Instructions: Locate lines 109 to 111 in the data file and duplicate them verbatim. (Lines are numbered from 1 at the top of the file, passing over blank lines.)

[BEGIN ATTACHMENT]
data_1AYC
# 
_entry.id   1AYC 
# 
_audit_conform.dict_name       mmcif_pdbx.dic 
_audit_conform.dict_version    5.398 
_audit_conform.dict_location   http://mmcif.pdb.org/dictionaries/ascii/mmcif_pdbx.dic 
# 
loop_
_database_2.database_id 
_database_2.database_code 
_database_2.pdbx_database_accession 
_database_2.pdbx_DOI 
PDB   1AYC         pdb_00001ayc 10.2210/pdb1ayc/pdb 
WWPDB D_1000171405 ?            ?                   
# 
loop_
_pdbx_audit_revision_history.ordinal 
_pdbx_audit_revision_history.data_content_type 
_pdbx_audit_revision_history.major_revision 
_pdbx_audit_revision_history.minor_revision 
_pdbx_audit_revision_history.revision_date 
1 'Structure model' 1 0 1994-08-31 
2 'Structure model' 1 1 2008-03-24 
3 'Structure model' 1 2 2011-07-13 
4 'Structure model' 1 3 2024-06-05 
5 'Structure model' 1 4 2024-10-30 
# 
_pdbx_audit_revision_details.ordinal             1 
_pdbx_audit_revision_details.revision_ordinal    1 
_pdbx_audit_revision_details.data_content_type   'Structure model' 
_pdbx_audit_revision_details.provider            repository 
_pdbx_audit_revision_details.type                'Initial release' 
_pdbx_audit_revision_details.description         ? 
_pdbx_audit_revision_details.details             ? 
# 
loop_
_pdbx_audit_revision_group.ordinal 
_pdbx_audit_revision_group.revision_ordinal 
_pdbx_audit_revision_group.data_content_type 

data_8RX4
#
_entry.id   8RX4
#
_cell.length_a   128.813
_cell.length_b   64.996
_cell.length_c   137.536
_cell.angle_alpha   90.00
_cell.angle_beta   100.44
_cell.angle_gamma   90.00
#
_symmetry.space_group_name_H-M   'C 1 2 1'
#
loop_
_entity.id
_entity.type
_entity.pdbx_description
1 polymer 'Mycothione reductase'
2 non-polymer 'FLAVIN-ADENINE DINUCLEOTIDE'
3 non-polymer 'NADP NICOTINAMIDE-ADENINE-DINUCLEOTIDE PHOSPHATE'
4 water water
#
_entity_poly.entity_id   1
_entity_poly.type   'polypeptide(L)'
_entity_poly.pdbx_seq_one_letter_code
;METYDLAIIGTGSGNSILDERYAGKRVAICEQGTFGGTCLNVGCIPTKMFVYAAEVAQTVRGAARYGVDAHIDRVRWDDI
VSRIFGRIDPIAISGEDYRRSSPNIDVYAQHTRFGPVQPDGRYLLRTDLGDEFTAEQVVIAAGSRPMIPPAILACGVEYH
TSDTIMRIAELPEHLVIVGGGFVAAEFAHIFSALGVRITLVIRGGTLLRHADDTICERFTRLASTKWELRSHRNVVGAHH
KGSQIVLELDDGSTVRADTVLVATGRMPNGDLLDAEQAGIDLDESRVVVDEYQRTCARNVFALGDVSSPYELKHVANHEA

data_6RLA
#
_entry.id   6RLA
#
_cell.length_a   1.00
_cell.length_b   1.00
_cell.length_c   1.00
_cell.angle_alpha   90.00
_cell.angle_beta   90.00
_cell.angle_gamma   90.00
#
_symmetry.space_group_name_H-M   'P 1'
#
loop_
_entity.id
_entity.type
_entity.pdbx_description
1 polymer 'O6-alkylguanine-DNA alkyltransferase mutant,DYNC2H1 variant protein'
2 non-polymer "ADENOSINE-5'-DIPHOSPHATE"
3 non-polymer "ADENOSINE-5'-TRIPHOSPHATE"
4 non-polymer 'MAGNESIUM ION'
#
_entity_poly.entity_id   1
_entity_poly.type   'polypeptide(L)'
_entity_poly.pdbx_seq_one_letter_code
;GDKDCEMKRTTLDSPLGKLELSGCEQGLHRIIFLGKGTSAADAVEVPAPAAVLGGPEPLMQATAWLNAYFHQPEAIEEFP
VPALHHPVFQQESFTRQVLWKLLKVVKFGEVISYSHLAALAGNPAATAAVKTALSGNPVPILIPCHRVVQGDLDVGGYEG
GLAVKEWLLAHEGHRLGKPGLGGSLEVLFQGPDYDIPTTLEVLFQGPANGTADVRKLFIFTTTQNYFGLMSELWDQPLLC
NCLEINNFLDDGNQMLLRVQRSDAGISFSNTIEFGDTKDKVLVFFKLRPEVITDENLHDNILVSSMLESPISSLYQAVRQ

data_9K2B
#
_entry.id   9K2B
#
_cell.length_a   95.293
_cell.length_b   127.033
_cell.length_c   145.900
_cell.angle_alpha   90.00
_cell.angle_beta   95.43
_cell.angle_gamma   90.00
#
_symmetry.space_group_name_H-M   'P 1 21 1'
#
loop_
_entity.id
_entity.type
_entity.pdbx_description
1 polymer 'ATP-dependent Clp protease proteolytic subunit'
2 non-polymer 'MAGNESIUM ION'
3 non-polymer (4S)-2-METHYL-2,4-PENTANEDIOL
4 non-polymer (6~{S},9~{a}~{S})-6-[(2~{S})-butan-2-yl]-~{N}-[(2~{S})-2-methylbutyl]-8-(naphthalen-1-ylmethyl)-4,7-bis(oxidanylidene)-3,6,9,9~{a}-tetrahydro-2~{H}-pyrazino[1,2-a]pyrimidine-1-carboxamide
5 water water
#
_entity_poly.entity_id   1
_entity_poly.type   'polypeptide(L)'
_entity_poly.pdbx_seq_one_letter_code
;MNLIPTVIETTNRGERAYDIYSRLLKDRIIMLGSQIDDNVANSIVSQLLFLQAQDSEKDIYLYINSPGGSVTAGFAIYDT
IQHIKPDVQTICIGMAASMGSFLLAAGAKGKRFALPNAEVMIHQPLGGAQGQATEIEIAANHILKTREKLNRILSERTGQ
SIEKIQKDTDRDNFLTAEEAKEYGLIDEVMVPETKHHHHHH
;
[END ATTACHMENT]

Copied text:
#
_symmetry.space_group_name_H-M   'P 1 21 1'
#